The big job interview

The big job interview

By Bikram Vohra

Published: Fri 20 Sep 2019, 12:00 AM

Last updated: Fri 20 Sep 2019, 2:00 AM

One of the most stressful exercises in life is the job interview. So much depends on it and by the time your name is called and you shuffle towards the panel, you are stressed and stretched like a rubber band ready to go twannngggg and panic nips at your mind with sharp little teeth. So this is it. The next 20 minutes to half an hour will decide whether you make the cut or just get cut out.
First thing, do not ask, 'May I come in, sir?' That is redundant since they have called your name and that means you come in. Let them point you to the chair and then you sit but do not ask for the permission to do so. Small things, but they count.
The interviewer is looking at your CV and turning the pages of whatever paperwork you have given him. The silence is deafening and the seconds pass like minutes.
You don't know what to do with yourself. Stare at the walls. Look at the paintings. Don't wriggle, don't squirm and don't shake a leg, scratch your ear or play with your fingernails. You may not know this but in high-powered interviews they are looking to see how you conduct yourself in an awkward silence zone because how you behave indicates what you would do in a tough situation. How's that? Well, if you show calm and a certain aplomb and are not intimidated by the silence, then you are making points. When he finally talks to you, make sure you do not say, yah or yep instead of 'yes'.
You will be surprised how many people are largely inarticulate when it comes to being in a one-on-one situation. They'll use slang, confuse their diction, link their thoughts with 'you know' or 'nah' and come off as unimpressive.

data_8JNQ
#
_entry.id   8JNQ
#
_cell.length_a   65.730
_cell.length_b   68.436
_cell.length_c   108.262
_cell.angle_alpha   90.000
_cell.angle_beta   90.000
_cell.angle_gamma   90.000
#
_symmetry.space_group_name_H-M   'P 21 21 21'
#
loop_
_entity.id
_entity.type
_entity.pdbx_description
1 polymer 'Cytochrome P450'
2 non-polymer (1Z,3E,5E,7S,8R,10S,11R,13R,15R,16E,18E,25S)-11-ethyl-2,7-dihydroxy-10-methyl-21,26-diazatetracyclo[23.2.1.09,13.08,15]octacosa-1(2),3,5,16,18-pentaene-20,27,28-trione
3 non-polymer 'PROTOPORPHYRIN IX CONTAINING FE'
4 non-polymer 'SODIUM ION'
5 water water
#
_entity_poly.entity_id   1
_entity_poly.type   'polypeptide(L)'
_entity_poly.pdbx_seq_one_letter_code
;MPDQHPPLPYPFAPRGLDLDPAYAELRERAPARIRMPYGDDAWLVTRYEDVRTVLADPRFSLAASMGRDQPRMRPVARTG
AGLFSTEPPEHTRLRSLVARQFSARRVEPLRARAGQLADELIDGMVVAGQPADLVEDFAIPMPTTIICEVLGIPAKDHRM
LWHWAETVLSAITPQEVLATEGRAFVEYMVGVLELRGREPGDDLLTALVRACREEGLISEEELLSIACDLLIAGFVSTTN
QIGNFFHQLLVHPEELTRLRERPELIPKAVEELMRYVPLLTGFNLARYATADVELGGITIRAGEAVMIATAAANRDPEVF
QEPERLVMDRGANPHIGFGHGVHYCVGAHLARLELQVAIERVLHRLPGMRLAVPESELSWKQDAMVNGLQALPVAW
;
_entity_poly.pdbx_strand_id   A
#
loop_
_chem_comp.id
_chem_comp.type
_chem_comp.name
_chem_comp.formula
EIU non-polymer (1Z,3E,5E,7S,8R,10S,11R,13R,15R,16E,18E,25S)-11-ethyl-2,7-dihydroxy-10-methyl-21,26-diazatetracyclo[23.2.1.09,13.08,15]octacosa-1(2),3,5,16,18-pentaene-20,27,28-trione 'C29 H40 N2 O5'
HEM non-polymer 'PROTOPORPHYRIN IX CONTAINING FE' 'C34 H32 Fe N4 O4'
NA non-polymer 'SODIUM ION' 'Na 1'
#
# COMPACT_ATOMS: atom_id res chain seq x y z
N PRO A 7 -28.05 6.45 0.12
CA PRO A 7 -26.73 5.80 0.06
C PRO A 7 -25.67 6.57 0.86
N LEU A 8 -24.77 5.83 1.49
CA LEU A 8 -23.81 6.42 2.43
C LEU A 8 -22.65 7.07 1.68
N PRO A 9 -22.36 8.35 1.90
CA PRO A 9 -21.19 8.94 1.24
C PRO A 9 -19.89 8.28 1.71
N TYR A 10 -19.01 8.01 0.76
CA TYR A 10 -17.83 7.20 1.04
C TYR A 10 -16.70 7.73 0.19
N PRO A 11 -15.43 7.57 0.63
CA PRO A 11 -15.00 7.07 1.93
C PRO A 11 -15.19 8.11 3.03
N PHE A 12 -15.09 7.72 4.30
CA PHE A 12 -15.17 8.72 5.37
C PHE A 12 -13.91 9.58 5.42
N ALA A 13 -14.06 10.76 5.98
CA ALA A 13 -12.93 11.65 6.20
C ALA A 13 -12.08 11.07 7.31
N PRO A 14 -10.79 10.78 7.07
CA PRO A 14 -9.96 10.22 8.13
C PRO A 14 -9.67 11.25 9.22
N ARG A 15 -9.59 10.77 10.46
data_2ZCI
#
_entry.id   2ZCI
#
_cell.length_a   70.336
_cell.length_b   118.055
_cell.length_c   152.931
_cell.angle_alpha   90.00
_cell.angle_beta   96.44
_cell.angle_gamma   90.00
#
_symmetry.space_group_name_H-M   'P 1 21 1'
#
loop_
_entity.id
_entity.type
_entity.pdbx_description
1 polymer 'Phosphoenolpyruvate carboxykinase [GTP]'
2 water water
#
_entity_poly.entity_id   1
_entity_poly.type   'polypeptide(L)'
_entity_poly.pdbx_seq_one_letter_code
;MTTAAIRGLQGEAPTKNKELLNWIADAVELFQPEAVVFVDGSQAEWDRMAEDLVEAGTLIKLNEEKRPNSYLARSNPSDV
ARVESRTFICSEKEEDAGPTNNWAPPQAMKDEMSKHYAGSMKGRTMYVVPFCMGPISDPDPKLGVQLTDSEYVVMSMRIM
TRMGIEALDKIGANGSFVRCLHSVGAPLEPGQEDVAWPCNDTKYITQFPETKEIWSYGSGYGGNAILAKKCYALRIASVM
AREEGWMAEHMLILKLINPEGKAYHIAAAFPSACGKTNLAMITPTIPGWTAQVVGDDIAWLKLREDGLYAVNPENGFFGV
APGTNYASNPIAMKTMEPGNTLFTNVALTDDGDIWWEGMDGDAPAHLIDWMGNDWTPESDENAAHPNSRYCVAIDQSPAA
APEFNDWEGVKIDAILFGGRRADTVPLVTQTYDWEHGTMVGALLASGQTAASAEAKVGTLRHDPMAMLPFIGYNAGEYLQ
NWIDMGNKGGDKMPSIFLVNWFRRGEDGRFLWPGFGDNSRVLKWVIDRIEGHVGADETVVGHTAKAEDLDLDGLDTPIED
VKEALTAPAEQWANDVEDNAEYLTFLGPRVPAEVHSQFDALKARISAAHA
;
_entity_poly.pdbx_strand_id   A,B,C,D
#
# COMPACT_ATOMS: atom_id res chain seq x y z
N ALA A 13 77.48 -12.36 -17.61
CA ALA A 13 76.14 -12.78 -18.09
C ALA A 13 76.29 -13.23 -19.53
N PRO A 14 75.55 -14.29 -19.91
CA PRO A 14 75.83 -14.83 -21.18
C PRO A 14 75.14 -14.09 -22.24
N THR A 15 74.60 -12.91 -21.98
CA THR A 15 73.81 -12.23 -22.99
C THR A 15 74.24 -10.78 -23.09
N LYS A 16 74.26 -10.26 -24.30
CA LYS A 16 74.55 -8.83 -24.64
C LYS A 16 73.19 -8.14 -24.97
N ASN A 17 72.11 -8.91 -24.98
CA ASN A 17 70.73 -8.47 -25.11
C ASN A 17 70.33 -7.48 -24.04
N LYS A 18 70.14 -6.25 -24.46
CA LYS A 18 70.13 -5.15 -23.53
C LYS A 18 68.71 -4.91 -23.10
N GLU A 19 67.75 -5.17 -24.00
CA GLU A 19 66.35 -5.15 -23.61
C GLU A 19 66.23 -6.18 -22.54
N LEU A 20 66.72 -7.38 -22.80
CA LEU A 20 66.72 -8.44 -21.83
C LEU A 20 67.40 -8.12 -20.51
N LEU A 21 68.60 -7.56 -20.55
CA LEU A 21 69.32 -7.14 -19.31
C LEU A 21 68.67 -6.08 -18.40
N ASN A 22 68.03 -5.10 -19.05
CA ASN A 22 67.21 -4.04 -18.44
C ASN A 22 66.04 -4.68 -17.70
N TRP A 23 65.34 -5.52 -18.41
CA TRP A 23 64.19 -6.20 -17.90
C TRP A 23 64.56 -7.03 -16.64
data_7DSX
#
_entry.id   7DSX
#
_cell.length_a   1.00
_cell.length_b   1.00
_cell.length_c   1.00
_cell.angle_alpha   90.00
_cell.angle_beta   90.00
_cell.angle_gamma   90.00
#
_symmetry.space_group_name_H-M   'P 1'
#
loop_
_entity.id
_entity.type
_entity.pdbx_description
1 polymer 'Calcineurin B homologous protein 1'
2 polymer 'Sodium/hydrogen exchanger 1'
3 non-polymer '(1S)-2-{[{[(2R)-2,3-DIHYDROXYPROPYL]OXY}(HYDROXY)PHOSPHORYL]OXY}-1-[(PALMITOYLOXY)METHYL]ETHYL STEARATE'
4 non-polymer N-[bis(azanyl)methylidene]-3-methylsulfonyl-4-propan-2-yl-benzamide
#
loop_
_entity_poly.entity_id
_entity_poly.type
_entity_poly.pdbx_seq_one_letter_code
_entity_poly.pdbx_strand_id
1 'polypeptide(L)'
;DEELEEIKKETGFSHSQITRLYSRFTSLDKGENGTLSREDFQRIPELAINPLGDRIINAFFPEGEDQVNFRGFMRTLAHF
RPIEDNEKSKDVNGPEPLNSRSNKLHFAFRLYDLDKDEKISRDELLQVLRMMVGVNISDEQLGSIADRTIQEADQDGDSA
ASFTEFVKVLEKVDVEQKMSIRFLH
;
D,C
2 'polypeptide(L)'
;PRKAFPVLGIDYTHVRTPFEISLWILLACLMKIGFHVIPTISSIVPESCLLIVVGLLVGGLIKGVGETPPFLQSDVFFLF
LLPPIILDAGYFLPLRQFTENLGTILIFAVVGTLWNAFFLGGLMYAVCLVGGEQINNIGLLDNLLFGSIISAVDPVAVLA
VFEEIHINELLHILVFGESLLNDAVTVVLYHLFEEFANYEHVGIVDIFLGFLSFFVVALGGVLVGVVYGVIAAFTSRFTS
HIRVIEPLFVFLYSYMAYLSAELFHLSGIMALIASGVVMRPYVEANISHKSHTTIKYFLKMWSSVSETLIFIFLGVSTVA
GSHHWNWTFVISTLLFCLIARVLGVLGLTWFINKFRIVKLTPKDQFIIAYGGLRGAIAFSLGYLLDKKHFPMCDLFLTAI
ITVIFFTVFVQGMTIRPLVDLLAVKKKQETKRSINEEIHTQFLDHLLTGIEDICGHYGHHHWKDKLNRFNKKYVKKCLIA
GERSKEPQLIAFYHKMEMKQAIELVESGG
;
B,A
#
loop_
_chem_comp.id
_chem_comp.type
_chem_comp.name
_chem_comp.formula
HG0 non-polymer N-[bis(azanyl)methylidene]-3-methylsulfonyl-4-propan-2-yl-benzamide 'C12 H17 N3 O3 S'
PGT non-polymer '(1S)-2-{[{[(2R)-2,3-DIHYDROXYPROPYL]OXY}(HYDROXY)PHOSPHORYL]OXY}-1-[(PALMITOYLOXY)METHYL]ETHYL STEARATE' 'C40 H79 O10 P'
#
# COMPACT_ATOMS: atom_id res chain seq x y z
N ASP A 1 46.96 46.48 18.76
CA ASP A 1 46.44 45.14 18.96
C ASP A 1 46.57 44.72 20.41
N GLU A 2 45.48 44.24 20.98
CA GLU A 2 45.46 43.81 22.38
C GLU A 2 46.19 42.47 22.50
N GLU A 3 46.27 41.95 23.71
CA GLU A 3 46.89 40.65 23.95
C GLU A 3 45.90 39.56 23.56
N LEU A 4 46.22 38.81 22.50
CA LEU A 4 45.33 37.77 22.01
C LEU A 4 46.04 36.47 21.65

No one expects you to speak Shakespeare but you cannot expect to make a good impression by saying, yo or cool or okay. And never say, 'whatever'. No, it is not okay to say okay. Also, do not try to impress the interviewer with words that mean the same - like, 'each and every', 'rough estimate', 'completely flat'. Also, simple words are better than big ones. Say 'reason' not 'ratiocinate'. Don't say efficacious (effective), dissemination (spread), commencement (start), elucidate (explain) or equitable (fair).
Buzzwords might be good as camouflage but they serve little purpose. Don't thread in words like contingency planning, paradigm, thinking out of the box, generation X, core competency, mindshare, management visibility, monetise, omnichannel, the old favourites like low-hanging fruit and synergy. Keep your language simple and have a clarity of thought. Believe me, if I was on a panel and someone said that the core competency of a department is interconnected in powerhouse mode with its paradigm shift in manpower allocation, I would just show him the door. Gobbledygook won't get you far.
Someone once asked what was the single most annoying feature in a person being interviewed. There was a tie between the guy who finishes the sentence for the panel and the guy who just interrupts the person interviewing him.
One of the trick elements is the panelist who makes a deliberate error so glaring that you know he is wrong. He could be testing you, so what you say is, "You said X but I think you meant Y because X won't give us the result." Don't say he is wrong; just say you feel there is a discrepancy. You'll score on that.
If you have a good argument and do not agree with the flow of the thought, you can put your angle on the table; don't be a wimp and agree with everything just as much as you shouldn't be argumentative because you want to be different.
Several good candidates fall at the last hurdle. In their desperation to get the job, they will agree to doing any task at any price. 'Anything' is an answer that can destroy your chances. Just as much as starting off with a sob story of your woes. The panel is not a charity, it is seeking to fill a vacancy and you moaning about your personal problems is a total shut-off. And do not be clever or cheeky like saying, 'You cannot do better than me, so lucky you.'
Shut the door behind you, we will call you.
You wish.

More news from WKND
Telling stories that 'stick'


Telling stories that 'stick'

Everyone knows that oral and written traditions of storytelling are the most effective ways to pass on values. The modern marketplace is no different

WKND1 year ago